For lovers of the outdoors, it doesn’t get much better than Sarah Pine’s job.

As hut operations manager for the nonprofit Maine Huts & Trails, she oversees the collection of huts in the Flagstaff Lake region of northwestern Maine where hikers, skiers and mountain bikers stop to rest and eat. It can be a tough, keeping everything running and everyone happy, but she gets to commute to work on skis in the winter and swap stories with people coming in from the trails.

It’s a world off the grid, deep in nature. And for a woman named Pine, it’s perfect.

Name: Sarah Pine

Age: 31

Married/relationship/single: Married

Town: Carrabassett Valley

Job: Hut operations manager

How long have you been doing this? A year, on June 3.

Where are the huts that you manage? Poplar Stream Hut and Stratton Brook Hut are in Carrabassett Valley. Flagstaff Lake Hut is in Carrying Place Town Township and Grand Falls Hut is in Lower Enchanted Township.

How did you get involved in Maine Huts & Trails? I was commuting from Carrabassett Valley to Farmington for school. A Maine Huts & Trails office popped up in Kingfield, so one day I stopped by to see what it was all about. I filled out an application to be a trail worker and have worked on the trails on and off ever since.

What’s your busy season? Winter. Some people find that hard to believe. Skiing is a great way to commute hut to hut. The trails are beautiful!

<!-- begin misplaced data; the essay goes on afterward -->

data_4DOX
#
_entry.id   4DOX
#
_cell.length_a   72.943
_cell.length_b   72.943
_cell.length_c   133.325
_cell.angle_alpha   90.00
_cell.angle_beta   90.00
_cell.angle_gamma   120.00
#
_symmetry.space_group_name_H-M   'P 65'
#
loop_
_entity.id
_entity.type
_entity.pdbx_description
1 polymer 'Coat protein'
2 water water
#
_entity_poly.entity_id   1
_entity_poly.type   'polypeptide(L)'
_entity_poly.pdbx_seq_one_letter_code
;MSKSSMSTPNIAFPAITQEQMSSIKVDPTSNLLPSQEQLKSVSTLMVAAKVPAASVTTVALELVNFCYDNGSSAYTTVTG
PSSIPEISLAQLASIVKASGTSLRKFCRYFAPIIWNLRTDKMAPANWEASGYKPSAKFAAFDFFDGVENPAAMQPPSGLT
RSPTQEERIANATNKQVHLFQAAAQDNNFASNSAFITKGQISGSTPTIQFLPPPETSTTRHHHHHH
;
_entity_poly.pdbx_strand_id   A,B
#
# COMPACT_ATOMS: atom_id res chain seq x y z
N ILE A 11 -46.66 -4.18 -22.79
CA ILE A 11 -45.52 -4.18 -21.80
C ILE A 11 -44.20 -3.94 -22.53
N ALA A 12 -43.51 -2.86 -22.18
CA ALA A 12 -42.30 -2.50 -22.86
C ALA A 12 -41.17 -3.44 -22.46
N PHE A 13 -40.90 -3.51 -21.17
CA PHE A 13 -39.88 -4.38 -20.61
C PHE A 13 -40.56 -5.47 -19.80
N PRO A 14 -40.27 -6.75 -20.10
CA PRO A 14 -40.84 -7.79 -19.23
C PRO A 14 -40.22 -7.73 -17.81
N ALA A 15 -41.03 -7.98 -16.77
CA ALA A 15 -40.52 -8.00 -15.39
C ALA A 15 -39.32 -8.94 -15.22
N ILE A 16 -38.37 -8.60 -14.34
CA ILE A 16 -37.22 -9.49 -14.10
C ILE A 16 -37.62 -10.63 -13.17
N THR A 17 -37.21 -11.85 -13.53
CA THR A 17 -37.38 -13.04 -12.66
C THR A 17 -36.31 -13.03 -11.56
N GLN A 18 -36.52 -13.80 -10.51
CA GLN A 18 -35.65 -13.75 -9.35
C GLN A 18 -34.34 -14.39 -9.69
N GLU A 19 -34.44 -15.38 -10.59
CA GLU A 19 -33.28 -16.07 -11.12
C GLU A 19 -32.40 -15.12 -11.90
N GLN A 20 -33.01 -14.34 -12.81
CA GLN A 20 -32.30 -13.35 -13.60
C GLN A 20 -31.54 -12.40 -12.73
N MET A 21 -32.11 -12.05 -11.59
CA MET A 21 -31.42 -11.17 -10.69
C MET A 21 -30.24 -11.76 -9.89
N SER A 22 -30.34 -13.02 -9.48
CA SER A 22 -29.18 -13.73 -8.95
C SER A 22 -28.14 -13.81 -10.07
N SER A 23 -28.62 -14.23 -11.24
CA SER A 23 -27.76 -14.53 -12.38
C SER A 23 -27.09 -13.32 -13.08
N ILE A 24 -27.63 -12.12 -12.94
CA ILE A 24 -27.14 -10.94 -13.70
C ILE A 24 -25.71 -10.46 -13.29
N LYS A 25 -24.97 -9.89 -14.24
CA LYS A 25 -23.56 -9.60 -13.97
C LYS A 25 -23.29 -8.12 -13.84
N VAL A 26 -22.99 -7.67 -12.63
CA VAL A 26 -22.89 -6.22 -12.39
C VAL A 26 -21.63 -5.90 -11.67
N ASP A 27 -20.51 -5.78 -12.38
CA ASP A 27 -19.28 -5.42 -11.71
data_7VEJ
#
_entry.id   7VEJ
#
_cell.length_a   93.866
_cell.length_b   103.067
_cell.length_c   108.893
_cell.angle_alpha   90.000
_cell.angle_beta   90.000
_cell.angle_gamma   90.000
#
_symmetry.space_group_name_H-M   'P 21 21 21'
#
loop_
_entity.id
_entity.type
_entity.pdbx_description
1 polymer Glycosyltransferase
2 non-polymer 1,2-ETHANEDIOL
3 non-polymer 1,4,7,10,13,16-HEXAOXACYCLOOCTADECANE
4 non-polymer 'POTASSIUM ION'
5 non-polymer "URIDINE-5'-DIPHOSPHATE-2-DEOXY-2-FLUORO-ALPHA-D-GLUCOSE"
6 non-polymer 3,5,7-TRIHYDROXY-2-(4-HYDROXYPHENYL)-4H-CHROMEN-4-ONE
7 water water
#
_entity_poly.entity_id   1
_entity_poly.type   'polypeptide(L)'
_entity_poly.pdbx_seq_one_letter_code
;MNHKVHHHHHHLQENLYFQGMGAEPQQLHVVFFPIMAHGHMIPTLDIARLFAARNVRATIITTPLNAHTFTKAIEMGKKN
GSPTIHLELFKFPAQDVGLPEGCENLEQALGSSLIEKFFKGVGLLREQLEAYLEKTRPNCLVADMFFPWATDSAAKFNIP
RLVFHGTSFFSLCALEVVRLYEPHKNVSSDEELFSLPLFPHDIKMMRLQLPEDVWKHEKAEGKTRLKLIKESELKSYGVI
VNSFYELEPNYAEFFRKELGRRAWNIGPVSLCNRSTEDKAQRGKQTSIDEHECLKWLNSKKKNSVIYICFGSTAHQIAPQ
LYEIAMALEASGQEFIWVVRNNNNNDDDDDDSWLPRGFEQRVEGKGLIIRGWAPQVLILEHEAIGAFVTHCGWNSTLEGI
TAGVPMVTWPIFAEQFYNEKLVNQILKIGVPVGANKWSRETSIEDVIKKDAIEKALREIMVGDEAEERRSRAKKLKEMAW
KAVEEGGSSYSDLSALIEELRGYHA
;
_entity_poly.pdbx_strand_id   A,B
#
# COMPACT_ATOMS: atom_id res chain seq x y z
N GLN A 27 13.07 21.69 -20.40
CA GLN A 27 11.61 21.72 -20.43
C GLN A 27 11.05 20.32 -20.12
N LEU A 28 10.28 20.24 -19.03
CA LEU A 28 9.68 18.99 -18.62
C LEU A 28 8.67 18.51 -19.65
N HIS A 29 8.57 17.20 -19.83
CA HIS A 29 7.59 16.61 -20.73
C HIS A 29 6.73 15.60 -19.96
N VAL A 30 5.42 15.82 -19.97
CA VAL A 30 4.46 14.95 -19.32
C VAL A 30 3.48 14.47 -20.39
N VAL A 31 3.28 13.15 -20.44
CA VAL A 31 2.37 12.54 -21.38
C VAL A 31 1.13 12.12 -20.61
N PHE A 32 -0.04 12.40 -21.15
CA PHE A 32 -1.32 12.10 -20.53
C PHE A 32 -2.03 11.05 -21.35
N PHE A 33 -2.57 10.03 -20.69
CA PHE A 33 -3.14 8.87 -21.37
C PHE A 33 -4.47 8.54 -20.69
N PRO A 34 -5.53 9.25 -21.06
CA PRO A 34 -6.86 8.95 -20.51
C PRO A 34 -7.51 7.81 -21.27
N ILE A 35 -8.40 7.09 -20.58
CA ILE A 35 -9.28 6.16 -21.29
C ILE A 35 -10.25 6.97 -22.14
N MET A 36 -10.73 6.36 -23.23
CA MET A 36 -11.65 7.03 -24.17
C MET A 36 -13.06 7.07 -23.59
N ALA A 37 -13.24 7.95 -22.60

What’s the best part about the huts? Enjoying the wilderness, being off the grid, cut off from the outside world without computers and cell phones.

How do you get to work when your office is in the woods? In the winter I ski and the summer I bike. In between season I usually hike.

Have you always enjoyed the outdoors? Of course. I grew up in a heavily populated area on the coast of Virginia. My outdoors were at the beach or boating on the Chesapeake Bay. Now I get to enjoy the mountain life.

I hear you often work in the huts’ kitchens, too. What are some of the meals you make? I like to come in and make meals for guests who have dietary restrictions. I especially like to make vegan meals. I can “veganize” anything, whether it’s blueberry pancakes, pot pie, shepherd’s pie, Alfredo, sloppy joes, etc.

Wait, no gorp or bug juice? Sometimes we will make a batch of gorp for people to pack for the trail. No bug juice, though. We will have some Maine sodas and lemonade available this summer.

How do you advise campers keep ticks, mosquitoes and black flies at bay? Light-weight, light-colored, long-sleeve shirt, long pants and a bug net. I try not to wash the clothes I wear in the woods during bug season and I only use Dr. Bronner’s lavender soap. . . . I try not to wash my clothes during bug season because bugs are attracted to . . . most scented products like laundry detergent. I use the Dr. Bronner’s lavender because it contains lavender extract, a natural bug repellent.

What’s your favorite thing about your job? The people you meet, guests and staff. I love chatting with people on the trails and in the huts, sharing experiences in the outdoors or providing them with information about the area.

What’s the most challenging thing about your job? Keeping the hut staff happy. It is a challenge to live where you work and they work crazy long hours. They have such great attitudes, but come the end of a vacation week, they need to get out!

Best season in Maine: winter or summer? I can’t choose! Although there are no bugs in the winter! (Bugs are starting to come out now.) You make the best of every season. When it rains you go kayaking, when it snows you go skiing.

Your last name is Pine and you work in the Maine woods. Has anyone ever pointed that out? A few people have mentioned that recently. I didn’t take my husband’s last name (Hines) because I think my last name is fitting.


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